Dr. John Buri, author of “How to Love Your Wife,” has an announcement: Love does not commit suicide.

Yet we all know that love can die. So how does it get from a thriving, pulsating feeling and action to something as dead as a doornail? Plain and simple: We kill it.

Some may say such language is too harsh. After all, can’t love in relationships just die a natural death, without individuals doing anything to it?

Exactly, Dr. Buri would say. Without intentional action and proper nurturing, love will die.

Here are five ways, according to Dr. Buri, you could be killing love in your relationship.

1. You don’t keep the 5:1 ratio

Researcher John Gottman developed the theory that for every negative interaction, you need five positive interactions to recover. Negative interactions are anything that induce negative feelings in the other person. Thus, if you snap impatiently at a loved one when they leave the toilet seat up (excuse me, leave it in whatever position is inconvenient for you) you need five positive interactions with him (pardon, or her), verbal or non-verbal, to repair the damage done by your comment.

2. You fail to show lots of affection

Affection is not only physical, it can be any way of telling your partner you care. Giving a genuine compliment, taking time to flash a special smile, grabbing for your partner’s hand in public – all this counts as affection.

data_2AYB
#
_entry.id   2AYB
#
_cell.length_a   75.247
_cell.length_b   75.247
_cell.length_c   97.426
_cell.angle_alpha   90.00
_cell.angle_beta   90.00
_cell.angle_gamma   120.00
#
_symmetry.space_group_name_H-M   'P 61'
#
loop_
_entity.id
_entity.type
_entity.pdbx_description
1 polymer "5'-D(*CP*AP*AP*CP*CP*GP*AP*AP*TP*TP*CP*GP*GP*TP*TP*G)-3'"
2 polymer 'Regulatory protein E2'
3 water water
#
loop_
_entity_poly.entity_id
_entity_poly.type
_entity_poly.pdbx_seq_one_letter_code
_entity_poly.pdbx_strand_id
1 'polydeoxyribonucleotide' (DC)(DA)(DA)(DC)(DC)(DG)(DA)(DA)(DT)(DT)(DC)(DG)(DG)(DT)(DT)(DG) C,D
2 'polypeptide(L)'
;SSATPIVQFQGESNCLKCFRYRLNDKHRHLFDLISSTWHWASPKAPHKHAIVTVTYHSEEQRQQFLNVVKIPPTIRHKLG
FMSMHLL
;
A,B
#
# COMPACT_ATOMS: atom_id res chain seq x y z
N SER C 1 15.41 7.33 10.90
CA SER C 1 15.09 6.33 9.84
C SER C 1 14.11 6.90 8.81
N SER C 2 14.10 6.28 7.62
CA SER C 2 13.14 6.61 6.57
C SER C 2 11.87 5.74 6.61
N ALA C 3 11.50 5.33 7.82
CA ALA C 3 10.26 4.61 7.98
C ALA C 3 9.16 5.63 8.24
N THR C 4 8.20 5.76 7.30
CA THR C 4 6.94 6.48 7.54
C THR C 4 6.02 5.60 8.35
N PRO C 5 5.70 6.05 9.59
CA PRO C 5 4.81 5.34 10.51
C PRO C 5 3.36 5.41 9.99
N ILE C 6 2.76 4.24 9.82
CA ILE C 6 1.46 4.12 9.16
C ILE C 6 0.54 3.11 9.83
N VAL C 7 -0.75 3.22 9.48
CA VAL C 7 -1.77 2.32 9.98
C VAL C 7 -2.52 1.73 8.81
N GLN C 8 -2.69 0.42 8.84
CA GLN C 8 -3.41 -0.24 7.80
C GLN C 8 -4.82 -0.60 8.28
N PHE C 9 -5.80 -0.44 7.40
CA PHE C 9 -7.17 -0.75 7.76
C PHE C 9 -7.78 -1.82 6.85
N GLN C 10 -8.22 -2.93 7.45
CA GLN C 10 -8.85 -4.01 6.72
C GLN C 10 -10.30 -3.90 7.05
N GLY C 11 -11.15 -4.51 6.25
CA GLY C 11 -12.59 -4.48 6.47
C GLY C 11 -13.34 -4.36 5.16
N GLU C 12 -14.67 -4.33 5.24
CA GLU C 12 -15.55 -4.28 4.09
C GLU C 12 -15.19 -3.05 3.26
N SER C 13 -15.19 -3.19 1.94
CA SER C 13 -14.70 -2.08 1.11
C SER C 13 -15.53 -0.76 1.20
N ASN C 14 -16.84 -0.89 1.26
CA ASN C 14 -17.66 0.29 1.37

But while we all show affection, do we show enough? Dr. Buri believes this is where we fall short. In order to keep love alive, we need to bestow both a quality and quantity of affection toward our partners.     

3. You don’t share activities together

In our highly individualized society, it’s no surprise that research finds couples spending only two-and-a-half hours together each day. Unfortunately, this average includes weekends. Statistics like these suggest that most couples go on living as if they are still single!

To combat this problem, Dr. Buri suggests finding activities that you and your partner can do together. A fun hobby is always great, but even simple things such as grocery shopping, going for a walk, or volunteering together work as well. Shared activities give back time with your partner that a busy life can steal from you.

4. You fail to have an active interest in sex

Sex is a complex issue and the scale of sexual satisfaction is subjective. However, the topic should not be avoided. Having a frank conversation about you or your partner’s sexual needs or interests (or lack thereof) can go a long way toward restoring love in your relationship, After all, studies show sexual dissatisfaction as an underlying factor in separation and divorce. Having the tough talk may save you and your partner a lot of heartache in the future.

5. You fail to communicate

Speaking of conversation, failure to communicate is relationship poison. It’s cited as the leading cause for both therapy and divorce. In the words of Dr. Buri, communicate, communicate, communicate about nearly everything. Over-communication, while possible, is rare and well worth the risk.

Even if a romantic partner isn’t in the picture, most of these points (except number four) are applicable to friend and family relationships. The fact is, every relationship needs nourishment, and this knowledge makes change possible. So whether this list overwhelms or encourages you, the power is in your hands to resurrect, not kill, the love in your relationships!